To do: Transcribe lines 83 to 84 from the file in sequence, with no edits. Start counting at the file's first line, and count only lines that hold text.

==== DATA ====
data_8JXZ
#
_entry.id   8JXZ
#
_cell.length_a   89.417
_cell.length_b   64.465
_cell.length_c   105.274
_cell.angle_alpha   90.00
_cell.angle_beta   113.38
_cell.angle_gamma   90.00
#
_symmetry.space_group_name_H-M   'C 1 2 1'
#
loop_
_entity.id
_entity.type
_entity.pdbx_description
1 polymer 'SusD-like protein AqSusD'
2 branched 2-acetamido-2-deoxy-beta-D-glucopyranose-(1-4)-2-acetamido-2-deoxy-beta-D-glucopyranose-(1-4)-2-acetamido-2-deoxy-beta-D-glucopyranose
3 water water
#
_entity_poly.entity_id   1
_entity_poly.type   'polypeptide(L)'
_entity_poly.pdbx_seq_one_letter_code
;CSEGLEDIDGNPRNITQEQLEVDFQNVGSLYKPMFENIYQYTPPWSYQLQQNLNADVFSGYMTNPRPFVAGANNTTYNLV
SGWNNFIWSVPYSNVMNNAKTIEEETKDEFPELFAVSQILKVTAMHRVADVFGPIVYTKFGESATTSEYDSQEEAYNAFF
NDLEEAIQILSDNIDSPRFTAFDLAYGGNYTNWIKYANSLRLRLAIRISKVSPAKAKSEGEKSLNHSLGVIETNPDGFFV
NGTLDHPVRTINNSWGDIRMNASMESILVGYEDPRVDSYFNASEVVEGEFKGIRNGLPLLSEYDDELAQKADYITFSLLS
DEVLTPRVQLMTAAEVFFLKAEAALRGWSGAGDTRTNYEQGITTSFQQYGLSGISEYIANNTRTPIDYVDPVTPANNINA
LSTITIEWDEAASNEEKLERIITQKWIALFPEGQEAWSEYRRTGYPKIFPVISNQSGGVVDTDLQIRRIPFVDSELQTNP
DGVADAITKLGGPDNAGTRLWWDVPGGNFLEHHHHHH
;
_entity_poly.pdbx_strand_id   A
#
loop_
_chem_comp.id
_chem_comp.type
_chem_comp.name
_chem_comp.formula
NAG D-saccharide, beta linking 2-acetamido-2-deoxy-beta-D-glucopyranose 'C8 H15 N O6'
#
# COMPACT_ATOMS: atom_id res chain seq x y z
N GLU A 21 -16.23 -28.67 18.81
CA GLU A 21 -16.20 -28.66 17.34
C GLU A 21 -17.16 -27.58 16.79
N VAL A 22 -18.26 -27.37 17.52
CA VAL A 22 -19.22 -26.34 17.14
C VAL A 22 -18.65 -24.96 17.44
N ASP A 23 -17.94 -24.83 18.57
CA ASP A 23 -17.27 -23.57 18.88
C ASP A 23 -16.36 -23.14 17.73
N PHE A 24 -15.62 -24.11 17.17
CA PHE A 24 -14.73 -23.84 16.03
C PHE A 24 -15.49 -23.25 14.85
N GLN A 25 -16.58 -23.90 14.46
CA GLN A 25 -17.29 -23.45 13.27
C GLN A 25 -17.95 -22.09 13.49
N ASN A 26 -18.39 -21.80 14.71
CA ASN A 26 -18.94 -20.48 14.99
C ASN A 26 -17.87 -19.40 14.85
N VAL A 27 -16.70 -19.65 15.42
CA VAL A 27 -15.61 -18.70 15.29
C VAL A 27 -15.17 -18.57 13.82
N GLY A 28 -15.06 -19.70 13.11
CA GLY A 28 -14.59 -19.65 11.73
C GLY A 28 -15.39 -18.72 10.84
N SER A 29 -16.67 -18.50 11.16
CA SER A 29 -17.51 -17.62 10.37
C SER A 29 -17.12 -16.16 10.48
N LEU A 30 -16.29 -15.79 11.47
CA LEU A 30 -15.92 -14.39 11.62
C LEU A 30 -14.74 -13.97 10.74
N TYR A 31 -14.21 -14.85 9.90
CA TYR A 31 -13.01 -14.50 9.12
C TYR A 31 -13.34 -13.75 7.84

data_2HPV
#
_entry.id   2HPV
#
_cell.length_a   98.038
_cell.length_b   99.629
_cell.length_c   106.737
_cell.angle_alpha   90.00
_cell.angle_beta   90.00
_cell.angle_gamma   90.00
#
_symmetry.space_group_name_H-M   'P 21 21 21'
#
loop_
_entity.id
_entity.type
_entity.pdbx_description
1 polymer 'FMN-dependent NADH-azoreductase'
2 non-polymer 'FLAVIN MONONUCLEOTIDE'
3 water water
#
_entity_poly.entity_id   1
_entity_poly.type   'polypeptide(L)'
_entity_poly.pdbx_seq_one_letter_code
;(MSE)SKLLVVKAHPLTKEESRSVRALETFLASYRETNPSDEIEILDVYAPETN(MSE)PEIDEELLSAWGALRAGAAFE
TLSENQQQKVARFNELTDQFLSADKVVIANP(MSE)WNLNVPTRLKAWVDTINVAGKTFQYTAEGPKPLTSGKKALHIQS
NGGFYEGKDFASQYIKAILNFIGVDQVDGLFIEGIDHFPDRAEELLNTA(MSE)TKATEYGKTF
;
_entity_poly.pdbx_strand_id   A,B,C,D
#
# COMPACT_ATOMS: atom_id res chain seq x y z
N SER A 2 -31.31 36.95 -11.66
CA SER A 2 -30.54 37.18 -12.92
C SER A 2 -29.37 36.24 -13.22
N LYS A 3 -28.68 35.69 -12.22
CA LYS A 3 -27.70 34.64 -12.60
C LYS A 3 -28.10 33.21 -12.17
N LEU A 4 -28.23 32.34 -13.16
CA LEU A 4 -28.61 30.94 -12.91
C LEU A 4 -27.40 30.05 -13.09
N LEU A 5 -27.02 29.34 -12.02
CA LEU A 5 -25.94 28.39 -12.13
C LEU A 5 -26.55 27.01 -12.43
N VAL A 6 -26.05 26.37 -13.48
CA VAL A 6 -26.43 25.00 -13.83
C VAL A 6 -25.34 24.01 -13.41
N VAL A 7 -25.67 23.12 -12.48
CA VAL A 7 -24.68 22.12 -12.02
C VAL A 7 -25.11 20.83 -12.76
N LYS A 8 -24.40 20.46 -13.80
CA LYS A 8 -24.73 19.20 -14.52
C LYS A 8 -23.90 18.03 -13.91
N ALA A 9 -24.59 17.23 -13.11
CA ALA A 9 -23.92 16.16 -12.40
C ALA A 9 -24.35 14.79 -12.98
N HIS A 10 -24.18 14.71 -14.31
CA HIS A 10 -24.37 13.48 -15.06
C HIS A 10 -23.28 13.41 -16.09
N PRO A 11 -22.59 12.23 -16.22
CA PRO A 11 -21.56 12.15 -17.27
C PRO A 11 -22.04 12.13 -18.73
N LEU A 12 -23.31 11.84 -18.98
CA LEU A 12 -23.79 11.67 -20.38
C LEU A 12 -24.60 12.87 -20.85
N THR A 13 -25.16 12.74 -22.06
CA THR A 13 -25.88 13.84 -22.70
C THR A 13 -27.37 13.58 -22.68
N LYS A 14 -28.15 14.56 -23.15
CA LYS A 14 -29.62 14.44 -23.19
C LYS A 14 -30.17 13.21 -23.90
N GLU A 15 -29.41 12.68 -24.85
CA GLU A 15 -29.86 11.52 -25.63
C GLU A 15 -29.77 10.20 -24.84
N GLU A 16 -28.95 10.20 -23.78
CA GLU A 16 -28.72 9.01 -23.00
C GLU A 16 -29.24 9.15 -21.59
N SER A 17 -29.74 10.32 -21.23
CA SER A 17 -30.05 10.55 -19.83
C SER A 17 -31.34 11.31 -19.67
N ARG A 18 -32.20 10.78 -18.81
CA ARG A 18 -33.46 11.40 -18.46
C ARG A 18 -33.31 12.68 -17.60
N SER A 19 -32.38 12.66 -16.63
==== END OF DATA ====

_cell.angle_alpha   90.00
_cell.angle_beta   90.00